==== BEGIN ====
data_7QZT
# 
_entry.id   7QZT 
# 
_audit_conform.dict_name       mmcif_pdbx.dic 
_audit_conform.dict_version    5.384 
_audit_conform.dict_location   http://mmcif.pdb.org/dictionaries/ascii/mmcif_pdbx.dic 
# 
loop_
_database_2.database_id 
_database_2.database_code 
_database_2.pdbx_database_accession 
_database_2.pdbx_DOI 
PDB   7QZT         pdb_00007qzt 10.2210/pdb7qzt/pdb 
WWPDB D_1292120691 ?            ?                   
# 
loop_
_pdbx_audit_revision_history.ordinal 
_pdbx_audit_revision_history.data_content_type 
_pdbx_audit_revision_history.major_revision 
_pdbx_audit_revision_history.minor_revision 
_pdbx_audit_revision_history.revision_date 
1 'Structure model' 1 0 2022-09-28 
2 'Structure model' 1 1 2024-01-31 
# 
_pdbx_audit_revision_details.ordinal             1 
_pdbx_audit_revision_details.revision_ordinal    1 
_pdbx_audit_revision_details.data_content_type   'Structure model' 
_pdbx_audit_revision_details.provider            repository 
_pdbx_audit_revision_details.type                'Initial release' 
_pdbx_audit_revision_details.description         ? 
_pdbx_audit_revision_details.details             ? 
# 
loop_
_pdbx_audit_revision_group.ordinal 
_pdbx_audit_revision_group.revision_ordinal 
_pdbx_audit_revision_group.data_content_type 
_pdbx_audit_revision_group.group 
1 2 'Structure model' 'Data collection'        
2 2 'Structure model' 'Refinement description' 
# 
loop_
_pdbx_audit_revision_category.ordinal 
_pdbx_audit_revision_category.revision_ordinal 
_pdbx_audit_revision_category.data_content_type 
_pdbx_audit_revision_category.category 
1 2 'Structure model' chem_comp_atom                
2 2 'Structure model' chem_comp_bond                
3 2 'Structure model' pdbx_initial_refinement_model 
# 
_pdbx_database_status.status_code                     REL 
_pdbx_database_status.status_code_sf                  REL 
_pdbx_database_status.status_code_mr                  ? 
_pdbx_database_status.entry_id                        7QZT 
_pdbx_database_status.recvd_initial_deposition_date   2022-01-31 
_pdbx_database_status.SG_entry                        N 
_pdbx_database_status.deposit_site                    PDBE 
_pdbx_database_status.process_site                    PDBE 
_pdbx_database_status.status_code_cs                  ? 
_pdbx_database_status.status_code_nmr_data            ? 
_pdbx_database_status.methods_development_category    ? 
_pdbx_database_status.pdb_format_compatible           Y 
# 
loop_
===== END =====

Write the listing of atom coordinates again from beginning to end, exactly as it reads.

data_7QZT
# 
_entry.id   7QZT 
# 
_audit_conform.dict_name       mmcif_pdbx.dic 
_audit_conform.dict_version    5.384 
_audit_conform.dict_location   http://mmcif.pdb.org/dictionaries/ascii/mmcif_pdbx.dic 
# 
loop_
_database_2.database_id 
_database_2.database_code 
_database_2.pdbx_database_accession 
_database_2.pdbx_DOI 
PDB   7QZT         pdb_00007qzt 10.2210/pdb7qzt/pdb 
WWPDB D_1292120691 ?            ?                   
# 
loop_
_pdbx_audit_revision_history.ordinal 
_pdbx_audit_revision_history.data_content_type 
_pdbx_audit_revision_history.major_revision 
_pdbx_audit_revision_history.minor_revision 
_pdbx_audit_revision_history.revision_date 
1 'Structure model' 1 0 2022-09-28 
2 'Structure model' 1 1 2024-01-31 
# 
_pdbx_audit_revision_details.ordinal             1 
_pdbx_audit_revision_details.revision_ordinal    1 
_pdbx_audit_revision_details.data_content_type   'Structure model' 
_pdbx_audit_revision_details.provider            repository 
_pdbx_audit_revision_details.type                'Initial release' 
_pdbx_audit_revision_details.description         ? 
_pdbx_audit_revision_details.details             ? 
# 
loop_
_pdbx_audit_revision_group.ordinal 
_pdbx_audit_revision_group.revision_ordinal 
_pdbx_audit_revision_group.data_content_type 
_pdbx_audit_revision_group.group 
1 2 'Structure model' 'Data collection'        
2 2 'Structure model' 'Refinement description' 
# 
loop_
_pdbx_audit_revision_category.ordinal 
_pdbx_audit_revision_category.revision_ordinal 
_pdbx_audit_revision_category.data_content_type 
_pdbx_audit_revision_category.category 
1 2 'Structure model' chem_comp_atom                
2 2 'Structure model' chem_comp_bond                
3 2 'Structure model' pdbx_initial_refinement_model 
# 
_pdbx_database_status.status_code                     REL 
_pdbx_database_status.status_code_sf                  REL 
_pdbx_database_status.status_code_mr                  ? 
_pdbx_database_status.entry_id                        7QZT 
_pdbx_database_status.recvd_initial_deposition_date   2022-01-31 
_pdbx_database_status.SG_entry                        N 
_pdbx_database_status.deposit_site                    PDBE 
_pdbx_database_status.process_site                    PDBE 
_pdbx_database_status.status_code_cs                  ? 
_pdbx_database_status.status_code_nmr_data            ? 
_pdbx_database_status.methods_development_category    ? 
_pdbx_database_status.pdb_format_compatible           Y 
# 
loop_